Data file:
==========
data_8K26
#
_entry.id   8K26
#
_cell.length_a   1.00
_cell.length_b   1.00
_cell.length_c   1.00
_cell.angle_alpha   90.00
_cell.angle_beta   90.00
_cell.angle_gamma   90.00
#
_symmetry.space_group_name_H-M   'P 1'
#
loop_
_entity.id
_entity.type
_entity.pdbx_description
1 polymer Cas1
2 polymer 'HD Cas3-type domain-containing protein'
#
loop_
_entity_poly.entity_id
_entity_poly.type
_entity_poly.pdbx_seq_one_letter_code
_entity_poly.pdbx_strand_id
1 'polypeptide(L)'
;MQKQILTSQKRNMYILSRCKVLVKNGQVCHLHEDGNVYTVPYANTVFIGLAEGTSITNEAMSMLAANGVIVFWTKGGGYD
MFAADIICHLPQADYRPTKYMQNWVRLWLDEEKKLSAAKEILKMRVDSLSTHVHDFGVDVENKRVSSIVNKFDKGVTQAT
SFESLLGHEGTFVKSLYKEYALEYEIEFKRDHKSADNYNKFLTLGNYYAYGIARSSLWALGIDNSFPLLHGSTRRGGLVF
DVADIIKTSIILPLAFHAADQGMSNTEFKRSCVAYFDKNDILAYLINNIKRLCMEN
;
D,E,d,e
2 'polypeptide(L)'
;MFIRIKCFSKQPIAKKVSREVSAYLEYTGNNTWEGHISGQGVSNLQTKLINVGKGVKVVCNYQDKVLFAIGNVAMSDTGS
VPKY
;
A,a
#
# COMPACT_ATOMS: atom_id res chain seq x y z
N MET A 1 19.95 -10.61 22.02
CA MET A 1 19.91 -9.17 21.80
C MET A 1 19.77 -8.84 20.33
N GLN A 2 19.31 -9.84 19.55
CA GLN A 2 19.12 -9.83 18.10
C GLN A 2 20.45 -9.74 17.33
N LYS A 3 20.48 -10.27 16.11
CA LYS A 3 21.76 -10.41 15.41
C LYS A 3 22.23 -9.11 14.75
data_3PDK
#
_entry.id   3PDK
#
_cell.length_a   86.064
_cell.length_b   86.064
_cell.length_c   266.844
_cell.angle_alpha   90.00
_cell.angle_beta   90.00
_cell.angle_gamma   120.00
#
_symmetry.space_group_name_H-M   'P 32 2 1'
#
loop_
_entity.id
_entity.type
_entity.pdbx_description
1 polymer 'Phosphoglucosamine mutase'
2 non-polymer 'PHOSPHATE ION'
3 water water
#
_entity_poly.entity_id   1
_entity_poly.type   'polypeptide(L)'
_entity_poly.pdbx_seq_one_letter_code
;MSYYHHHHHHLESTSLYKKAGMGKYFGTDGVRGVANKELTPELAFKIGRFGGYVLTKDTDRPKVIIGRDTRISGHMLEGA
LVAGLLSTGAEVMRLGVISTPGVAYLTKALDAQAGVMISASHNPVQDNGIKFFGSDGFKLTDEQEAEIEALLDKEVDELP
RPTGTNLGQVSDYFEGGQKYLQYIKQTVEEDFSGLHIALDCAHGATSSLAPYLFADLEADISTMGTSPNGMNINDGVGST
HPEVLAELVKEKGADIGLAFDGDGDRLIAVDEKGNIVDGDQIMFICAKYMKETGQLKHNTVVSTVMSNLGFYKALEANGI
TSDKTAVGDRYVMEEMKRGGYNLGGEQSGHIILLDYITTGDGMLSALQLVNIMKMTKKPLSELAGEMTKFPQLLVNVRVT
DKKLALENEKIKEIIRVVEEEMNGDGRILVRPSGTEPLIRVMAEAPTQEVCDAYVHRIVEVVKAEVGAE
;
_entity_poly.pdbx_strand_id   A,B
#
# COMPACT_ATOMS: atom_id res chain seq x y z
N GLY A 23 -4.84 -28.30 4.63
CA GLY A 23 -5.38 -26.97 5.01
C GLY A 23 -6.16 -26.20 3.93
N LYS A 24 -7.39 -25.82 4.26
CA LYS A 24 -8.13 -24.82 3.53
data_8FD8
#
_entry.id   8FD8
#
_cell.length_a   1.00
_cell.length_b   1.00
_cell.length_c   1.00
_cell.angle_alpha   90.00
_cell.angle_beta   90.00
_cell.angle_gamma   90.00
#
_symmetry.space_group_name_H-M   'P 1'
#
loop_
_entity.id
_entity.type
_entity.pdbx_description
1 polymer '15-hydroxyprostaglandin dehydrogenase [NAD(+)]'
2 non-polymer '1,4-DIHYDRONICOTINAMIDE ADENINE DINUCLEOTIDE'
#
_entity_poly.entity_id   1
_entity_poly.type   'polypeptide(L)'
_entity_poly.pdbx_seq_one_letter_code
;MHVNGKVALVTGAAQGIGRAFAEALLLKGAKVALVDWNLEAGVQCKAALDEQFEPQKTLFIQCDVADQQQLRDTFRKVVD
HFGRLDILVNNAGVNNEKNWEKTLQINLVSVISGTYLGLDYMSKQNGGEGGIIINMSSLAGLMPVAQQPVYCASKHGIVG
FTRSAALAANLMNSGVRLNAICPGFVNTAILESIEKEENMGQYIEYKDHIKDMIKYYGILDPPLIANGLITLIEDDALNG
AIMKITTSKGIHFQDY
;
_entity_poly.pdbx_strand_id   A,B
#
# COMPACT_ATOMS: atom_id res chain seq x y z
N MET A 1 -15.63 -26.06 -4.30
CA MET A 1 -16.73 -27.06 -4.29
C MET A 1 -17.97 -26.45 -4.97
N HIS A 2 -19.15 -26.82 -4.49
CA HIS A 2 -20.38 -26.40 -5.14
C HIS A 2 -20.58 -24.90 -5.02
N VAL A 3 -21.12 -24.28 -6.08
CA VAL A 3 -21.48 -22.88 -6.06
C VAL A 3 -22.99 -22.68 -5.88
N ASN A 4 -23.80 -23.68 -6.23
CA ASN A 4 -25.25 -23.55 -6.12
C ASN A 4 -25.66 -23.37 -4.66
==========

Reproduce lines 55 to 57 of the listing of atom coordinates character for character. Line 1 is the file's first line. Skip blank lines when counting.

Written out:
_cell.length_c   266.844
_cell.angle_alpha   90.00
_cell.angle_beta   90.00